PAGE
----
While attending Montana State University in Bozeman, I got involved in what we called “COLLYP” (College Young People) at Grace Baptist/Bible Church. We had about 50 students from MSU that participated and over the four and 1/4 years that I was there, we grew very close and I made some good friends. Nearly every weekend we had some activity together. My sophomore or junior year we had a retreat at Luccock Park near Livingston, returning to Bozeman on a Sunday afternoon. I was due at an initiation ceremony for Tau Beta Pi, an engineering honorary, and since there was no time to go and change I just got dropped off on campus and walked into the auditorium in my shorts, T-shirt and tennis shoes, sunburned and unshaved. Lo and behold, the professors were in caps and gowns and most inductees were wearing suits and ties! (Guess I didn’t get the memo!) Needless to say, I was a bit embarrassed at not being appropriately dressed.
I’m sure all of us at one time or another wondered what we should wear to a particular event or activity. We wondered how others would dress and if we would fit in or be out of place. Probably there have been times when we felt a bit out of place because of the way we were dressed, or maybe even greatly embarrassed as I was. But, in the big scheme of things, it’s no big deal. We get over it and life goes on. But, when it comes to appropriate clothing for coming into God’s presence, there is only one garment acceptable. One of the beautiful biblical metaphors of salvation is that of clothing appropriate for coming into God’s presence. In Isaiah 61:10 we read: “I will rejoice greatly in the LORD. My soul will exalt in my God; for He has clothed me with garments of salvation, He has wrapped me with a robe of righteousness…” Such clothing is not something we ourselves can make or purchase; it must be prepared and provided by God.
Adam and Eve, when they found themselves separated from fellowship with God because of disobedience, sensed their “nakedness before God” and ran and hid. They experienced guilt for the first time and were ashamed. They tried to cover their nakedness by sewing fig leaves together, but to no avail (Gen. 3:7). Their Creator, now Redeemer, had to provide a covering, which He did by first slaying innocent animals and then making “garments of skins for Adam and Eve and clothed them” (Gen. 3:21). Notice the name used for God in that passage: “LORD God” (“Jehovah Elohim”). “Elohim” is the name used for God in the creation account (Gen. 1,2) and means “the strong, faithful, covenant-keeping God. “Jehovah” means “the holy, just, righteous God who hates sin but loves the sinner and thus provided for redemption.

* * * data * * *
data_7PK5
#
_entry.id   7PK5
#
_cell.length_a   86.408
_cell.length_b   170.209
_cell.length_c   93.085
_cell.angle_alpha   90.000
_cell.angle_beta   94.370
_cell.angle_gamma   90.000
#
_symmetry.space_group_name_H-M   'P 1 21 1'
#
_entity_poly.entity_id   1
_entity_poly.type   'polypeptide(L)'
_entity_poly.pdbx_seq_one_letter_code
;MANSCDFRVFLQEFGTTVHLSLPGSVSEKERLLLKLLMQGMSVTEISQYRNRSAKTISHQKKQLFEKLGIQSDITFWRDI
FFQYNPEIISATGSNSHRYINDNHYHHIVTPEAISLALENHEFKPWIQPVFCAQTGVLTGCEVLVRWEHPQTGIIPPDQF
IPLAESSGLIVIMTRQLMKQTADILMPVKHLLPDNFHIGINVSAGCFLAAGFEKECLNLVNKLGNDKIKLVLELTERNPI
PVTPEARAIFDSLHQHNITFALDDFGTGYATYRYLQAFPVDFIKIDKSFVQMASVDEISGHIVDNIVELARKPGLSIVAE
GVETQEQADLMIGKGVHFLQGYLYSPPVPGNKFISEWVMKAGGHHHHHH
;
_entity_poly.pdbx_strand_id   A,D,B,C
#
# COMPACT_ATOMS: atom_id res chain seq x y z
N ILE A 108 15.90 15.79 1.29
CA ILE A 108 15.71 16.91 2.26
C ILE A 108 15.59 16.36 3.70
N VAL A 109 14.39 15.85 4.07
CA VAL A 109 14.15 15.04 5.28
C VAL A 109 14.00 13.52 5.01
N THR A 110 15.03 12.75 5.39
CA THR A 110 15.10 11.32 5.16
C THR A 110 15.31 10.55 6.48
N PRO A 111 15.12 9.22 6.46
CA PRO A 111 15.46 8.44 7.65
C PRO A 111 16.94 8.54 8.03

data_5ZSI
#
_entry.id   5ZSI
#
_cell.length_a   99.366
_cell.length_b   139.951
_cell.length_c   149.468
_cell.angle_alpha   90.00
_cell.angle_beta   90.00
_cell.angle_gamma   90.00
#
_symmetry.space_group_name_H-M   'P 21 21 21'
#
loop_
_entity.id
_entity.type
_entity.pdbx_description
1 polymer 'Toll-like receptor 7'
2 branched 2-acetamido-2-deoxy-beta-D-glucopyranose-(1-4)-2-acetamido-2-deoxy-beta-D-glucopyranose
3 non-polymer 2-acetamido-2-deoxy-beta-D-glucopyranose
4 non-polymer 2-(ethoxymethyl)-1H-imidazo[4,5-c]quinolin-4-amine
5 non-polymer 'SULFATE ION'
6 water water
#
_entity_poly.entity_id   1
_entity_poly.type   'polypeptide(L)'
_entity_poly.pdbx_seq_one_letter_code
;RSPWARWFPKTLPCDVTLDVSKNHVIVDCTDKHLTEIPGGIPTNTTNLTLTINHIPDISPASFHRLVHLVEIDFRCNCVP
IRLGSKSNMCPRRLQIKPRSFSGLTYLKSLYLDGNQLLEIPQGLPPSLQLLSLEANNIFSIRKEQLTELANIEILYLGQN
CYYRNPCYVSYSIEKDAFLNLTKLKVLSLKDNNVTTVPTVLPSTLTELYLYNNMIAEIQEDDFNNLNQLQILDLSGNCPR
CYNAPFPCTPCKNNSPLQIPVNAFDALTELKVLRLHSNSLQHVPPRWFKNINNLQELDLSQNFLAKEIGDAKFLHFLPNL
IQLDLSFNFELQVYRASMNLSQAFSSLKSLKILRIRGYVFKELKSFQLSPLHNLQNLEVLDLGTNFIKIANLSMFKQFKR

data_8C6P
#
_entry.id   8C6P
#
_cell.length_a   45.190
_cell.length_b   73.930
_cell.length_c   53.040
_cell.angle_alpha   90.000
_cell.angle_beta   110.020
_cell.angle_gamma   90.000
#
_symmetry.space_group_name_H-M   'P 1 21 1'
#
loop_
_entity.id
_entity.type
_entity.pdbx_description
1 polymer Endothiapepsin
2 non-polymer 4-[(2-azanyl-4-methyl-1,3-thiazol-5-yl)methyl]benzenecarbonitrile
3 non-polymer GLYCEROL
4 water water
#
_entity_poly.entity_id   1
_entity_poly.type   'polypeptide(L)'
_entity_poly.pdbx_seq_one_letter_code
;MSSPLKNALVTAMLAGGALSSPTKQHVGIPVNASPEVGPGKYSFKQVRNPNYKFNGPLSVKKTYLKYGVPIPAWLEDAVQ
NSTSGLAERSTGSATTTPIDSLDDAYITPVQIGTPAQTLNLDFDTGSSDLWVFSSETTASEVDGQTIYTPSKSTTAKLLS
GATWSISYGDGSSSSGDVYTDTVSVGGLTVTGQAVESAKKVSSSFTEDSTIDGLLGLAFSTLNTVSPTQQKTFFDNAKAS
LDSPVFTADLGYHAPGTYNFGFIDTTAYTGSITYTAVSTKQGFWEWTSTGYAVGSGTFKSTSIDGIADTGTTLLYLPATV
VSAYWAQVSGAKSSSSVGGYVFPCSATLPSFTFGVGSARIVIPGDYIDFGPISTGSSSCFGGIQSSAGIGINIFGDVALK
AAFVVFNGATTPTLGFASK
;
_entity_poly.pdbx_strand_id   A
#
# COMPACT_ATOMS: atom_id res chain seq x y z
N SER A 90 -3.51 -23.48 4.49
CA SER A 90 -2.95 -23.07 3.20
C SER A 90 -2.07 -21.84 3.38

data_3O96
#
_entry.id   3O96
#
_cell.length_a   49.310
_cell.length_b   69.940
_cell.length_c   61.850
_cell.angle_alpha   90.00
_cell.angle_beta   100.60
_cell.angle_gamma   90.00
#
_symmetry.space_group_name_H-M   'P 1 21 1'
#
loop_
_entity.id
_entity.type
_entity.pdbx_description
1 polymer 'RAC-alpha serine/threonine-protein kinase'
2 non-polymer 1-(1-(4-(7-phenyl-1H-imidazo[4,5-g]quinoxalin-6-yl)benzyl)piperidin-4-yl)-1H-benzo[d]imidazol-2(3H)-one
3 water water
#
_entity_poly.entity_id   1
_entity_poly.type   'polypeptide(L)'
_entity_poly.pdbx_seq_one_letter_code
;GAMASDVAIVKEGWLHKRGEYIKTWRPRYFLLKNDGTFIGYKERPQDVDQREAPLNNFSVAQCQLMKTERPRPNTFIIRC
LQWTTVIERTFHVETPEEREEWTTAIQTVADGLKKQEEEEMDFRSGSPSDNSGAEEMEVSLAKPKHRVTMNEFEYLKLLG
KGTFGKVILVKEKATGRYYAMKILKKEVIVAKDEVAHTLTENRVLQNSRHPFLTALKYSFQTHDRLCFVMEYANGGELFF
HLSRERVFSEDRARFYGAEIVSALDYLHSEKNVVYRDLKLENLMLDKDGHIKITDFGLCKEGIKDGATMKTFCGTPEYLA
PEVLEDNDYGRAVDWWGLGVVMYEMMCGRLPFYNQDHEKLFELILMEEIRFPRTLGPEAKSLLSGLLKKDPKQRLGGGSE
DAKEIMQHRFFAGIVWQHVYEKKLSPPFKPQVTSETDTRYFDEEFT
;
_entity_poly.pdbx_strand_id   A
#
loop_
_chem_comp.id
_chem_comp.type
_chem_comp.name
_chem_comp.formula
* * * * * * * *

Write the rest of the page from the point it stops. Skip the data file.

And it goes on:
So, we see that the only garment with which we can enter God’s presence is the one He Himself provides and it comes through the shedding of blood of an innocent substitute, one who dies on our behalf. We see this pattern all throughout the Old Testament as priests killed animals and applied their blood to the altar on behalf of the people. We see the word “atonement” used some 80 times in the KJV. It is a translation of the Hebrew kaphar which means literally “to cover” and figuratively “to expiate or placate or cancel; to forgive, pardon or put off.” In the New Testament we only find the word “atonement” used one time in the KJV and that is Rom. 5:11: “Through Christ we have received the atonement.” Christ’s death on the cross for our sins is referred to as “the Atonement.” It was there that the pattern, started way back in the Garden of Eden, was fulfilled, as Jesus came as “The Lamb of God who takes away the sin of the world” (Jn. 1:29). The Apostle Paul put it this way: “He (God) made Him (Jesus) who knew no sin to be sin on our behalf, that we might become the righteousness of God in Him” (II Cor. 5:21). When a penitent sinner recognizes he can’t achieve his own righteousness by works, and repents and calls on the mercy of God, the Lord covers him with His own divine righteousness by grace through faith. Titus wrote: “He saved us, not on the basis of deeds which we have done in righteousness, but according to His mercy, by washing of regeneration and renewing by the Holy Spirit, whom He poured out upon us richly through Jesus Christ our Savior, that being justified by His grace we might be made heirs according to the hope of eternal life”(Tit. 3:5-7). (Also see Gal. 2:16; Eph. 2:8,9; Phil. 3:7-9.)